Anywhere from several hundred to several thousand people from throughout the Bay Area are expected to converge in Downtown Oakland Wednesday for a Day of Action and general strike — the nation’s first since 1946, which also took place in Oakland — that Occupy Movement protesters hope will shut down the city for a day.
The proposal to hold the general strike was approved by a vote of 1,484 to 46 last Wednesday at Occupy Oakland’s general assembly meeting, the night after clashes between police and protesters resulted in the use of tear gas, rubber bullets and flash-bang bombs on the crowd.
UC Berkeley junior Zak Habash said he was struck by last Tuesday’s police response, prompting him to go to Oakland himself and get involved with the movement. He said he plans to attend Wednesday’s strike after class.
“I see it getting pretty damn big by the end of the night,” Habash said. “You have the unions, the professional workers, the students — we’ll see what happens.”
The strike will begin at 9 a.m., with crowds converging at 14th Street and Broadway in Downtown Oakland, right by Frank Ogawa Plaza — the site of the Oakland Commune reclaimed by protesters after their original encampment was dismantled by police early in the morning on Oct. 25. Later on, protesters plan to march to the Port of Oakland at 5 p.m. to shut it down before the 7 p.m. work shift and stop the flow of capital into the city.
Even though the police presence at the encampment has been limited since last Tuesday’s clash, which sent one Iraq War veteran to the hospital with a fractured skull, UC Berkeley graduate student Leah Jacobs said she expects a large turnout that may demand higher numbers of police.
“In terms of police, I anticipate a heavy presence,” Jacobs said. “But I do think there has been a dramatic shift since the original backlash a week ago.”
Jacobs, who got involved with Occupy Oakland on the second day of the encampment, has been reaching out to social workers in the last week to encourage them to come out for the strike.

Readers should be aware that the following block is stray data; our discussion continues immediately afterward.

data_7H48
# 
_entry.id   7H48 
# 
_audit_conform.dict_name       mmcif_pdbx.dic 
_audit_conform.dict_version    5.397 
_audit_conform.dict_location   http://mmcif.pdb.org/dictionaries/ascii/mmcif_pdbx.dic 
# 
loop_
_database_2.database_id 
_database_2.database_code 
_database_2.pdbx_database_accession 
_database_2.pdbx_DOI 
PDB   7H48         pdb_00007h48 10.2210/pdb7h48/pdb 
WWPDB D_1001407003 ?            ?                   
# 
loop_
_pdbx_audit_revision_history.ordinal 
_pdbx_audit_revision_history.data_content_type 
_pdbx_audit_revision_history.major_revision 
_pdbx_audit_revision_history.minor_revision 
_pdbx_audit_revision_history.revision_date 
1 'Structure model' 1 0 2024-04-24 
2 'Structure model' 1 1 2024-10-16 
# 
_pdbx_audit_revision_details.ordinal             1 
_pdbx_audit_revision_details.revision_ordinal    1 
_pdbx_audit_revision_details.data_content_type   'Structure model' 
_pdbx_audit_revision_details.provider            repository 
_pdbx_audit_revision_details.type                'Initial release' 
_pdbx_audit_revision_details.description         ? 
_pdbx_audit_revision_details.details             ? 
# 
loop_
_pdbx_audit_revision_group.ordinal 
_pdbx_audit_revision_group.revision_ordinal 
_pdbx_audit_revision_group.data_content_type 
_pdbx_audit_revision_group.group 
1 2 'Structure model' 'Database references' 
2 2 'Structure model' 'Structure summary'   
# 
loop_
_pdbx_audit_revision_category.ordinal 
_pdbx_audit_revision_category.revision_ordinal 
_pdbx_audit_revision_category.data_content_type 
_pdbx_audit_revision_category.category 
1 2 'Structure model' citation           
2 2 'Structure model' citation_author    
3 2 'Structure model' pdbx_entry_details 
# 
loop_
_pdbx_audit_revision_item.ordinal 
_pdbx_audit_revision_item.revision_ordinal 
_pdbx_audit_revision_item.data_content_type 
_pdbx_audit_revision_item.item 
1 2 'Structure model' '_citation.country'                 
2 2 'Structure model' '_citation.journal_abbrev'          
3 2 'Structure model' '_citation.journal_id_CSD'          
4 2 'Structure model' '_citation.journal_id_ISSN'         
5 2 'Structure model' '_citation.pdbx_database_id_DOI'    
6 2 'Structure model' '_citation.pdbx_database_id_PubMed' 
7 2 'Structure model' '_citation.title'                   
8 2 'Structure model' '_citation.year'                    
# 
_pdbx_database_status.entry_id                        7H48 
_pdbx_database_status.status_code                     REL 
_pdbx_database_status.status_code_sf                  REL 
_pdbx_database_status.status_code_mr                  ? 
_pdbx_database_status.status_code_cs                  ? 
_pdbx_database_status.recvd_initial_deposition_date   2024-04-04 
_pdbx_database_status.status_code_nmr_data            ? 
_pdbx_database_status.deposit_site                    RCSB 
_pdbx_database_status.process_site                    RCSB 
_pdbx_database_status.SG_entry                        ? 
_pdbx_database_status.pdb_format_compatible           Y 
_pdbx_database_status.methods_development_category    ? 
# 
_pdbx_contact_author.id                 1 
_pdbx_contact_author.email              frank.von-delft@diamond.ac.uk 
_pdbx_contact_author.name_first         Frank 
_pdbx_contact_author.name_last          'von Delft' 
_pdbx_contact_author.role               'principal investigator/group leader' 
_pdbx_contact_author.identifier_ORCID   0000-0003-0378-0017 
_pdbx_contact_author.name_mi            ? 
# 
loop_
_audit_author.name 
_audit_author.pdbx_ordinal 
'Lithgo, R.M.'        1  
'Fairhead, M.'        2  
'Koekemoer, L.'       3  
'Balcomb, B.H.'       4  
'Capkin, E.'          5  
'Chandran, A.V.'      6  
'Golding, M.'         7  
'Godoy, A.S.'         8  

Other protesters have made an effort to recruit labor and teachers’ unions, although they have said that those who cannot miss work are welcome to join whenever they get off for the day.
In an email, the Berkeley Federation of Teachers expressed their support for the strike and encouraged teachers to talk to their students about the strike and the Occupy Movement and join the strike after school.
“We are really mobilizing members to support the strike,” said union President Cathy Campbell.
According to their website, Occupy Berkeley protesters plan to meet at the Downtown Berkeley BART station at 4 p.m. tomorrow and head down to the strike together.
Albany resident David Skinner, a programmer at Lawrence Berkeley National Laboratory who has been actively involved with Occupy Oakland — the first political movement he has taken part in — said he hopes the strike’s message will lead to actual policy action, rather than just political sentiment.
“The beauty of this movement is that it encapsulates many issues that are important to many people,” Jacobs said. “We all have a place in this movement. I wish more Berkeley students were present. I want to encourage people to get out there.”
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